Enmanuel Valdez reflects on his first stint with the Red Sox, his childhood team

Red Sox

“Even thinking about it now gives me goosebumps.”

Enmanuel Valdez used to imagine himself wearing a Red Sox jersey. This year, he finally got to. Chris Coduto/Getty Images

A young Enmanuel Valdez pictured himself stepping inside the batters’ box of Fenway Park all the time. He always wondered what it would be like to do so in real life, and he could only imagine the rush of euphoria that would fill his body just by being on that diamond.

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That scenario was one of his favorites to recreate in his head. When he was a kid growing up in the Dominican Republic, Valdez would frequently fantasize about playing baseball for the Boston Red Sox, the team that made avid fans out of his father, grandfather, and eventually himself. The very thought of wearing the same jersey that his idols David Ortiz and Manny Ramirez wore was enough to keep him engaged with the sport throughout his life. Sure, it was just a dream, one that most people don’t see through. But to Valdez, this was a dream worth chasing.

Valdez stepped into Fenway Park’s batter’s box again on April 19, 2023. Only this time, he didn’t have to imagine it.

Even thinking about it now gives me goosebumps,” Valdez told Boston.com through translator and mental skills coordinator Adan Severino. “It makes me feel good to actually be a part of something and [fulfill] my dream to play for the Red Sox.”

This at-bat had much higher stakes than any of the ones he imagined having as a child. It was the first time he had ever faced a major league pitcher, making it his first impression of the league he had always wanted to join. But fundamentally, this at-bat was no different than the ones he envisioned. He just needed to pay attention and swing at the right pitch.

And he did. He smacked a splitter from Minnesota Twins pitcher Joe Ryan toward the Green Monster. It traveled 106 mph off his bat and sailed past Twins infielder Jose Miranda for a single. Valdez had just recorded the first hit of his major league baseball career, and he did so at the stadium he always dreamed of doing so in.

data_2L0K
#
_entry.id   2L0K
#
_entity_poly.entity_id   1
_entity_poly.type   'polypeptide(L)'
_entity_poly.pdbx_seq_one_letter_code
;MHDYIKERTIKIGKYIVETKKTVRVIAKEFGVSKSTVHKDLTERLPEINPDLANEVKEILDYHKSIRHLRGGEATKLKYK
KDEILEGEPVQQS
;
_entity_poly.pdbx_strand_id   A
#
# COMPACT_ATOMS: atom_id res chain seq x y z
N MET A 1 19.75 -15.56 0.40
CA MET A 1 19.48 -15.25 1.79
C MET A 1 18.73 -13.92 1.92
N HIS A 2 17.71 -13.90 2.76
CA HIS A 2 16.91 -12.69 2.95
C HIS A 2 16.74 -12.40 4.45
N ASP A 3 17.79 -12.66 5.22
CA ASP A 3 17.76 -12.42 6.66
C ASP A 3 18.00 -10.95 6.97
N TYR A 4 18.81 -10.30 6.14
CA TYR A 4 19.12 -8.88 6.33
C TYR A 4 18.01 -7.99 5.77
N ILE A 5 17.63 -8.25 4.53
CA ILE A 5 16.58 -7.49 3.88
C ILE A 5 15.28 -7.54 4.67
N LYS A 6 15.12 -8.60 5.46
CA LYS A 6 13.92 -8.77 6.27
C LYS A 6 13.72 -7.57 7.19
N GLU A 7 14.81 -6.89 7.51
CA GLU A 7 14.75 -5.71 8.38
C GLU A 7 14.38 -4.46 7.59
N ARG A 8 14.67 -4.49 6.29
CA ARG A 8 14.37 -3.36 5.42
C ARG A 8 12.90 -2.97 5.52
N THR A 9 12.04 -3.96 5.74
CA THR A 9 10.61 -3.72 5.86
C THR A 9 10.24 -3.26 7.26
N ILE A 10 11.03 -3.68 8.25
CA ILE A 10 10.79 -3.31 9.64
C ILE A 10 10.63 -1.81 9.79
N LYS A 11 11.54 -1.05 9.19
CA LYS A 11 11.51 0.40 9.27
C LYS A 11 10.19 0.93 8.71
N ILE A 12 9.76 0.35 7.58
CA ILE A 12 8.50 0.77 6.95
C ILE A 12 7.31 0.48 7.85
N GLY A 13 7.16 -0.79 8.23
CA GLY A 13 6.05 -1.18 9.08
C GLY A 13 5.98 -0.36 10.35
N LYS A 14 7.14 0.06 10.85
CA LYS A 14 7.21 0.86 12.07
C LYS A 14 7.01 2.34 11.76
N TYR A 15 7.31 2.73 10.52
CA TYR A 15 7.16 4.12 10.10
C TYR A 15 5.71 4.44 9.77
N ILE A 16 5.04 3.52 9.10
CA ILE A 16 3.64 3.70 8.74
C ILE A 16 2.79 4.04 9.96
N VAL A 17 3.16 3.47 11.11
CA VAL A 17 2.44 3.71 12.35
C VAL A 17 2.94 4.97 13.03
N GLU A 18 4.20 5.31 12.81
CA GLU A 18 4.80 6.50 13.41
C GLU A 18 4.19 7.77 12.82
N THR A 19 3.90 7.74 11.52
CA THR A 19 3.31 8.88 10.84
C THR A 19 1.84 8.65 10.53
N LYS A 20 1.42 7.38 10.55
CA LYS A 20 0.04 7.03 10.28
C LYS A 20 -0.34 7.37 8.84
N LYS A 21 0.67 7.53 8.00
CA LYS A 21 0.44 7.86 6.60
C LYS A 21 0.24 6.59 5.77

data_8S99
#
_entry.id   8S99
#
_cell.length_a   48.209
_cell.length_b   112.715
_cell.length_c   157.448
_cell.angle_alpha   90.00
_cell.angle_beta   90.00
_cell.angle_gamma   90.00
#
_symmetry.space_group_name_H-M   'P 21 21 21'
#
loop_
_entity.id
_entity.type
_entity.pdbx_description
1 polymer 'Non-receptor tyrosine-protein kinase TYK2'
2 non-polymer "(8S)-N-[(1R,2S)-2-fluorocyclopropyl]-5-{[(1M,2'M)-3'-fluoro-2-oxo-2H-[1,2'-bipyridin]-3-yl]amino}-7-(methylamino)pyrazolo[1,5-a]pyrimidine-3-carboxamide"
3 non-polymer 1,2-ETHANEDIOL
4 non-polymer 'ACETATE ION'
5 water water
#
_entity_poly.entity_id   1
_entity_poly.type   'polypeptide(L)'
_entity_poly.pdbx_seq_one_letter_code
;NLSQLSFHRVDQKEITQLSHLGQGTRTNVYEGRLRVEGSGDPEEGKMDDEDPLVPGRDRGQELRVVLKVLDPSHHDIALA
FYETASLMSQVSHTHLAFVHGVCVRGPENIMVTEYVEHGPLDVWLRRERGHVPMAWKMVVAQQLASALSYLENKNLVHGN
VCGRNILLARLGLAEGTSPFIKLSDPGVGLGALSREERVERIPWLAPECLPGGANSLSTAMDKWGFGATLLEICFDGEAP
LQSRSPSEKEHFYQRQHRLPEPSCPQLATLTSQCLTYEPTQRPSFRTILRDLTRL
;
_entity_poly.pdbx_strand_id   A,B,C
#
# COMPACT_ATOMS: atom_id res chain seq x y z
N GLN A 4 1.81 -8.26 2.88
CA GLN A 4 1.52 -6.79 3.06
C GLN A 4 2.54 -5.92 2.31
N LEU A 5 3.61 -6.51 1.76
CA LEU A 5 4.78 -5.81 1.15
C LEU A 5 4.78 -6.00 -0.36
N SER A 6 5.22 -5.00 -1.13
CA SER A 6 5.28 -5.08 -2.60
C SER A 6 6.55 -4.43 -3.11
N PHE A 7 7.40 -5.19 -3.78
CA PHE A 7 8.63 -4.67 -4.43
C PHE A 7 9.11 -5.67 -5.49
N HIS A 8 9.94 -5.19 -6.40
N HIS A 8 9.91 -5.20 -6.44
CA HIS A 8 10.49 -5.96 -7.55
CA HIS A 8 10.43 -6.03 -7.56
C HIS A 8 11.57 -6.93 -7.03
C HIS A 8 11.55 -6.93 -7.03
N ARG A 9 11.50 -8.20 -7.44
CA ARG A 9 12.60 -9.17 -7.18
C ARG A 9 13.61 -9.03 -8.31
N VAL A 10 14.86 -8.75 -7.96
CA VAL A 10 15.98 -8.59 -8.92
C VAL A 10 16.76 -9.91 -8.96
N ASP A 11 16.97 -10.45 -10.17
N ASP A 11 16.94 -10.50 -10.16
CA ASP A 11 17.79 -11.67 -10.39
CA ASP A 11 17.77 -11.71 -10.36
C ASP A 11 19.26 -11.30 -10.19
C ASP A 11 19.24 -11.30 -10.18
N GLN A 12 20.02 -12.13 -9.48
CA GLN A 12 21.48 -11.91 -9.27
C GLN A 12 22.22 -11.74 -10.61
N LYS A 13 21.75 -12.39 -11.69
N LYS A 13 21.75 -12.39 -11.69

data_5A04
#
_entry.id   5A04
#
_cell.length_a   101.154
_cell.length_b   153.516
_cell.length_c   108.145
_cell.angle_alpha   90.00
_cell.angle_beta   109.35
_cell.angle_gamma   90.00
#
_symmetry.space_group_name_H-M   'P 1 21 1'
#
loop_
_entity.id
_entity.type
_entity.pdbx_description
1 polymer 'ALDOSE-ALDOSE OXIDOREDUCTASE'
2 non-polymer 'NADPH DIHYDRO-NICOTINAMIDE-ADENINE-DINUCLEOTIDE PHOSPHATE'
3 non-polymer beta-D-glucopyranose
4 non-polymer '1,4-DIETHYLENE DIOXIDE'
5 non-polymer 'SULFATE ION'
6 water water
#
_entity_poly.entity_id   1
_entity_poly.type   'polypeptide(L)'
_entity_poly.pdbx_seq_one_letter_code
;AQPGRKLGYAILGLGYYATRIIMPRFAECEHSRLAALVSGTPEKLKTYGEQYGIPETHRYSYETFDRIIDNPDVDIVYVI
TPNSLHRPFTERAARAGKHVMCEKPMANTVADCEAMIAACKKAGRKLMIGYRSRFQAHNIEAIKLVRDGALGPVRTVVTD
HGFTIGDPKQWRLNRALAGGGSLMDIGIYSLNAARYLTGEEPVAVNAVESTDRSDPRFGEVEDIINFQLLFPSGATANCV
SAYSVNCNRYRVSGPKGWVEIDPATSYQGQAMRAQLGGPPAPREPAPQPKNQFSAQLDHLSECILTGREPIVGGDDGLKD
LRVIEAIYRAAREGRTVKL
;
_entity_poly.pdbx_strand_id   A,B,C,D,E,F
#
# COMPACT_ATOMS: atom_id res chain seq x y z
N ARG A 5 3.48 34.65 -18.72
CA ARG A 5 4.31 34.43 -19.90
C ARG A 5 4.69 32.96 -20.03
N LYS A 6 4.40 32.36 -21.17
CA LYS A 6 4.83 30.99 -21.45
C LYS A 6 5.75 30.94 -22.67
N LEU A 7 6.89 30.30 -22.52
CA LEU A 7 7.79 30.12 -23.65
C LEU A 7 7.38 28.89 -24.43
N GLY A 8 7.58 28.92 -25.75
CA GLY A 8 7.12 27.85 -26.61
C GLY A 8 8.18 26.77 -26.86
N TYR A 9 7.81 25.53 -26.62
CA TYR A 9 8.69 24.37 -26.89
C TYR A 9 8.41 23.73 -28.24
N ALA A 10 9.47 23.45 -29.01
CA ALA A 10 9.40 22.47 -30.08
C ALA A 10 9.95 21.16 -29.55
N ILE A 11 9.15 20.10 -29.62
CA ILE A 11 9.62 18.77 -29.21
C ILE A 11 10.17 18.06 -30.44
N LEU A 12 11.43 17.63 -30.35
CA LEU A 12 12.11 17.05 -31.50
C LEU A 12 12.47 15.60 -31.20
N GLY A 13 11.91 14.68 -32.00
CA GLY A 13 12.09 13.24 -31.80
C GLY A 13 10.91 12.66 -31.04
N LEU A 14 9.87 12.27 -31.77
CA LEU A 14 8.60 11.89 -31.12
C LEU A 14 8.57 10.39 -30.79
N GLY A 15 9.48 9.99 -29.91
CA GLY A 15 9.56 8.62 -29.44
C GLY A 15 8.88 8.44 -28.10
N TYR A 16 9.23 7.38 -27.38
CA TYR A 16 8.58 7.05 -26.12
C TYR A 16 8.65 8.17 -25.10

“That’s a memory that’s going to stick with me,” Valdez said.

He held onto that memory for a few weeks before a greater one came by. On May 1, 2023, Valdez stood at home plate against starter José Berríos of the Toronto Blue Jays with two strikes. At that moment, the Red Sox and Blue Jays had been tied at three runs apiece. Valdez had a runner at first base, and he had just one chance to advance him before striking out.

Valdez had no room for error here. He had to make magic happen with only one swing. And so when Berríos threw him a 95 mph four-seam fastball, he swung as hard as he could and mashed the ball into Fenway Park’s bleachers.

He yelled and pumped his fists in celebration as he rounded the bases. The crowd roared for Valdez’s first major league home run, but they couldn’t be more excited than he was. His childhood dream had fully come true in front of thousands of eyes.

“Truly it’s one of those things where I’ll never forget what those emotions felt like,” Valdez said, “Just to hear my name and get the opportunity to get my first hit, and home run, and everything that I’ve ever dreamed of, but also to be able to help my team, and that’s so important to me to know that I was able to do that in a big area such as Fenway.”

Valdez always had aspirations to help the Red Sox win, but he put those dreams aside as he began his professional career with the Houston Astros, the team he signed with as a teenager. But those feelings re-emerged in August 2022, when he learned that he and outfielder Wilyer Abreu were going to Boston as part of the Christian Vazquez trade.

“After getting an opportunity in Houston, I kind of didn’t think of [helping the Red Sox] as much because I was trying to be where my feet were,” Valdez said. “But then when I got the opportunity to play in Fenway, I was ecstatic.”

He ended that season and began the next one at Triple-A Worcester, where he made a name for himself as one of the best hitters in the Red Sox’ system. He struggled to open 2023, averaging just .180 in 45 plate appearances, but that didn’t stop Boston from giving him his first shot in the big leagues while shortstop Yu Chang recovered from hamate surgery. 

From the moment he arrived at Fenway Park, he asked his new teammates all sorts of questions like a wide-eyed freshman hoping to learn from the more experienced upperclassmen.